Atlantic salmon Salmo salar L. is an anadromous species of high eco-nomic and conservation value that is frequently the focus of man-agement action across Europe and North America. In recent decades, reductions in marine survival (e.g. Chaput, 2012) compounded by habitat loss and degradation have led to widely reported declines in the number of returning adult spawners across much of its geographic range (ICES, 2017; Mills, Pershing, Sheehan & Mountain, 2013). In addition to reductions in overall abundance, some studies have also identified long- term declines in adult body size (e.g. Bal et al., 2017; Bielak & Power, 1986; Jonsson, Jonsson & Albretsen, 2016; Quinn, McGinnity & Cross, 2006), where smaller size at maturity is attributed to lower marine growth rates (Jonsson & Jonsson, 2004). The body size of salmonids is an important characteristic, frequently linked to their reproductive success (Dickerson, Quinn & Willson, 2002).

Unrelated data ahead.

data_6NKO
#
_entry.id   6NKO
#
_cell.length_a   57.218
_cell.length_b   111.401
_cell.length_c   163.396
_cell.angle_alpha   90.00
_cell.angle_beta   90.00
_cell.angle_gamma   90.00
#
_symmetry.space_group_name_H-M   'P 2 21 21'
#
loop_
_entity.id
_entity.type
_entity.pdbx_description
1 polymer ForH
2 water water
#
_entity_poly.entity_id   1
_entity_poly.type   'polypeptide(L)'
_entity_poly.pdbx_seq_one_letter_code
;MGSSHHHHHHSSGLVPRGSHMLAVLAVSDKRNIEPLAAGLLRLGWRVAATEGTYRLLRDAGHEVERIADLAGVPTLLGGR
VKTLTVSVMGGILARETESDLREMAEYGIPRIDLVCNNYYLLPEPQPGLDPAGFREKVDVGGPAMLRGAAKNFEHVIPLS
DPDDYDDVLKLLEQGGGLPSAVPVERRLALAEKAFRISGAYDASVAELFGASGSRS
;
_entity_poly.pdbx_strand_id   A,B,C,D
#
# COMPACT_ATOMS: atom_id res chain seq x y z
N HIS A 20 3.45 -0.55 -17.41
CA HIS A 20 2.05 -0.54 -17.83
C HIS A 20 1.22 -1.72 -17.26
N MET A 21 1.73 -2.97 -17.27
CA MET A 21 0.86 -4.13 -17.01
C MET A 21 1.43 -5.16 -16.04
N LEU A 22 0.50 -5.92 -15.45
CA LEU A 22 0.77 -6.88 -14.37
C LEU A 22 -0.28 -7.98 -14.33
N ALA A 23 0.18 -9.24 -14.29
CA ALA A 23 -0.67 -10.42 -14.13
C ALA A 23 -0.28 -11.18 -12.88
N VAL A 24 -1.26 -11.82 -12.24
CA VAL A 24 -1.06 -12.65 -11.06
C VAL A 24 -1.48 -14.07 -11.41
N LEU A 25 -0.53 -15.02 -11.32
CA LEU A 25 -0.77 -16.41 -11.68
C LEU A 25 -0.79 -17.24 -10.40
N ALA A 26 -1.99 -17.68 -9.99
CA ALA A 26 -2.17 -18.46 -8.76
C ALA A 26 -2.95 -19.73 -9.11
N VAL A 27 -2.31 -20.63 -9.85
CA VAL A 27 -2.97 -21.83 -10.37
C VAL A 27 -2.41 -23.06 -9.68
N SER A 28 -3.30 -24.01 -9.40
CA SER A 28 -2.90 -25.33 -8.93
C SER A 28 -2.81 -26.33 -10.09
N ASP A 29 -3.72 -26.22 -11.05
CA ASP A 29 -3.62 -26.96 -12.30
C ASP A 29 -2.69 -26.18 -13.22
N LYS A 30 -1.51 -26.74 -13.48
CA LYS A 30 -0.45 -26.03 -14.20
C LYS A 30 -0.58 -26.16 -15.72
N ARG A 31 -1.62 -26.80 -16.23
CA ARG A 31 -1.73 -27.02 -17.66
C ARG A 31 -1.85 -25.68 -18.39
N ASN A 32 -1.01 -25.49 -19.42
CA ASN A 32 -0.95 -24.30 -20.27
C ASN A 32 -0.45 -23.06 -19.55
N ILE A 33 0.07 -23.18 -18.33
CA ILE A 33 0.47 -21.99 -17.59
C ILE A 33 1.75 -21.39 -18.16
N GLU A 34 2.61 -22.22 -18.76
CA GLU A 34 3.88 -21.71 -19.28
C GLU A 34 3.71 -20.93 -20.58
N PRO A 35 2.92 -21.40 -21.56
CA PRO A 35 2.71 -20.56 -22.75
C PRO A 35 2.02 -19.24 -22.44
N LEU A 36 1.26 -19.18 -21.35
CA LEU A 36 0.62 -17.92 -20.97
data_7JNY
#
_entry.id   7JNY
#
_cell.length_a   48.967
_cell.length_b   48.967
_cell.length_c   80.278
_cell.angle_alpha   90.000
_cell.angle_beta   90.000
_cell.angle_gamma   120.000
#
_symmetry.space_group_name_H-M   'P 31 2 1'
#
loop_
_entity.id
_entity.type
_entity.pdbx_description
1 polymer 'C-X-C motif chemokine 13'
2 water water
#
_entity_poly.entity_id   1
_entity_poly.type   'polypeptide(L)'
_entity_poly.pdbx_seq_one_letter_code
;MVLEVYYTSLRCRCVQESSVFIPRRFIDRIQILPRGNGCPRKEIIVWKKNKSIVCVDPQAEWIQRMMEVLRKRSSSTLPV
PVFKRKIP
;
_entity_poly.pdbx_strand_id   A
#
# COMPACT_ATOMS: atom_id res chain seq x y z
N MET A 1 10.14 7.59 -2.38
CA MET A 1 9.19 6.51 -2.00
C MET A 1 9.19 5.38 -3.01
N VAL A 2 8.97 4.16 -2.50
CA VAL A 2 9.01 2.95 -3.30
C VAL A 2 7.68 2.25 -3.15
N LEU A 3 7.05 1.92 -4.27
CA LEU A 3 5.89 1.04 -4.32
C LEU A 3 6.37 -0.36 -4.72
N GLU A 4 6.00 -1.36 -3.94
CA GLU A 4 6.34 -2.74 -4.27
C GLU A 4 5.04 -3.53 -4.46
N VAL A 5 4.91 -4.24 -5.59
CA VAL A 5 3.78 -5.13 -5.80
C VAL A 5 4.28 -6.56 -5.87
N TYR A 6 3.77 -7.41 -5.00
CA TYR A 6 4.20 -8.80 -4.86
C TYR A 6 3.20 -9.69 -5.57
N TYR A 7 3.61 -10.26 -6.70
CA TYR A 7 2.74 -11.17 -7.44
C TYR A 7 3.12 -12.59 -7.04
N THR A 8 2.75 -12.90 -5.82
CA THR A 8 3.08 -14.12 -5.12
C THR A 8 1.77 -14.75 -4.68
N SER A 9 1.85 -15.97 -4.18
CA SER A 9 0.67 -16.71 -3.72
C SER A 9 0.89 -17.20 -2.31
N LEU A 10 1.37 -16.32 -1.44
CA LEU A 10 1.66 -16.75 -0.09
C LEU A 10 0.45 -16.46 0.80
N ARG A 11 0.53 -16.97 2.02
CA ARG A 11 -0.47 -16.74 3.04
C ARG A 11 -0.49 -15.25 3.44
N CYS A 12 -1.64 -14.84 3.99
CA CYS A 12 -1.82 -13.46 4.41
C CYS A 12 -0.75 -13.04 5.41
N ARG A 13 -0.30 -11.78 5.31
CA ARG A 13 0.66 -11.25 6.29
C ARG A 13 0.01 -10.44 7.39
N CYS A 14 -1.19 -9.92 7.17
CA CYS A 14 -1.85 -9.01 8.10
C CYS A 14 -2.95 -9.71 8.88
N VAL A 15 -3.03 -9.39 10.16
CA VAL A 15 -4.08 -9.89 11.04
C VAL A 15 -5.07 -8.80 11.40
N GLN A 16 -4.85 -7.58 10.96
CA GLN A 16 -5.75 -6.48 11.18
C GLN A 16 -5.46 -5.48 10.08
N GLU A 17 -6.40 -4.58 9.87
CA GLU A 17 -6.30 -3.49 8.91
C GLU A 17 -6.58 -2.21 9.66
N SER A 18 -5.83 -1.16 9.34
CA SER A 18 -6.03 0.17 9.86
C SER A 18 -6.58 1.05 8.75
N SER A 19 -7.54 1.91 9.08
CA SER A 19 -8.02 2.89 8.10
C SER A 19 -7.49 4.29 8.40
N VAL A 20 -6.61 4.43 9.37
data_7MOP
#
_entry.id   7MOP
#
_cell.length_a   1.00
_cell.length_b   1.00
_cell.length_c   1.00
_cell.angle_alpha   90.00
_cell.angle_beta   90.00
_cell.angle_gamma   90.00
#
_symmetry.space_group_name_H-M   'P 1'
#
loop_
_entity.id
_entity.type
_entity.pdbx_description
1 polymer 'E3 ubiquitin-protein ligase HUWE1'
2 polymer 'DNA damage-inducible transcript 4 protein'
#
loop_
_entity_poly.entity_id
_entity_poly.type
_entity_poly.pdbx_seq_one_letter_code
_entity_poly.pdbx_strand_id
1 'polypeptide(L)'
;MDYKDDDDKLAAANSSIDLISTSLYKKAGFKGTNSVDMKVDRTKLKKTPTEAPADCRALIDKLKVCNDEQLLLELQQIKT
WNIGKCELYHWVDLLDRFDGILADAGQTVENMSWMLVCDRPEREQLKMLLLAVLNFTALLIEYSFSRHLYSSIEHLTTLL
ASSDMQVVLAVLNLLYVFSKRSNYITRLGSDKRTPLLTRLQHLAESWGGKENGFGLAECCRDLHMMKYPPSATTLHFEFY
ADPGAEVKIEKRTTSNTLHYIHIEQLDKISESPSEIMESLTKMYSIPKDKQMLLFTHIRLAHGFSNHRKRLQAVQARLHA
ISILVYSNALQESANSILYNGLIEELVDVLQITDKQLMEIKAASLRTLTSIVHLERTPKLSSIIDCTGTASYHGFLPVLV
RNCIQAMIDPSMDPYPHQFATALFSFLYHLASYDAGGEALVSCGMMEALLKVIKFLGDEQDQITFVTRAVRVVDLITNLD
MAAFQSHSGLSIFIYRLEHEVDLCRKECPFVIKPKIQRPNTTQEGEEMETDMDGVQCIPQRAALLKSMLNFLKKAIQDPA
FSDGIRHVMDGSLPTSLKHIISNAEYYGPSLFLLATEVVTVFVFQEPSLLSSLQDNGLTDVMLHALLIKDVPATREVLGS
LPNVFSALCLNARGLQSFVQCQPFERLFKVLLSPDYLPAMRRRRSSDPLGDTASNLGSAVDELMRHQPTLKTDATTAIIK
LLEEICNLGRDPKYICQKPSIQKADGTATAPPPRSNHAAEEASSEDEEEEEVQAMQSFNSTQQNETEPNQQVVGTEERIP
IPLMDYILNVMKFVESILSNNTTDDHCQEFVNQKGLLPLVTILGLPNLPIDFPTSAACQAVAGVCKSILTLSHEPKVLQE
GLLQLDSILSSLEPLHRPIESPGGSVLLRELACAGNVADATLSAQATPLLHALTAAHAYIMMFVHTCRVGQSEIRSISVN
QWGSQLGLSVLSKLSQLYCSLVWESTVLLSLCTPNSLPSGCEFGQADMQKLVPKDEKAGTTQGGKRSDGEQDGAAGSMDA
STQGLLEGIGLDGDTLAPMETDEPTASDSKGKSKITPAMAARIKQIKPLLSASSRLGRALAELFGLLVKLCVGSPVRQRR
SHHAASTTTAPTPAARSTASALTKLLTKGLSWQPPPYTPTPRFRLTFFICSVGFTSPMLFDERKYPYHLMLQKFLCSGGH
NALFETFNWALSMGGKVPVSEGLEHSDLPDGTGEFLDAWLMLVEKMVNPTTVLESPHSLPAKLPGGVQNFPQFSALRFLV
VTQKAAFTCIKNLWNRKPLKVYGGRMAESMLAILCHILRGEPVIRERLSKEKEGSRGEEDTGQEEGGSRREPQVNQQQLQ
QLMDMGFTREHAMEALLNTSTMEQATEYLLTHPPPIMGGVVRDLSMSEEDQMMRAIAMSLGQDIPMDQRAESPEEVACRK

Glover, R. S., Fryer, R. J., Bacon, P. J., Soulsby, C., & Malcolm, I. A. (2018). Do trends in the size of wild female Atlantic salmon have a substantial effect on egg deposition? Fisheries Management and Ecology, 25(2), 158-161. https://doi.org/10.1111/fme.12273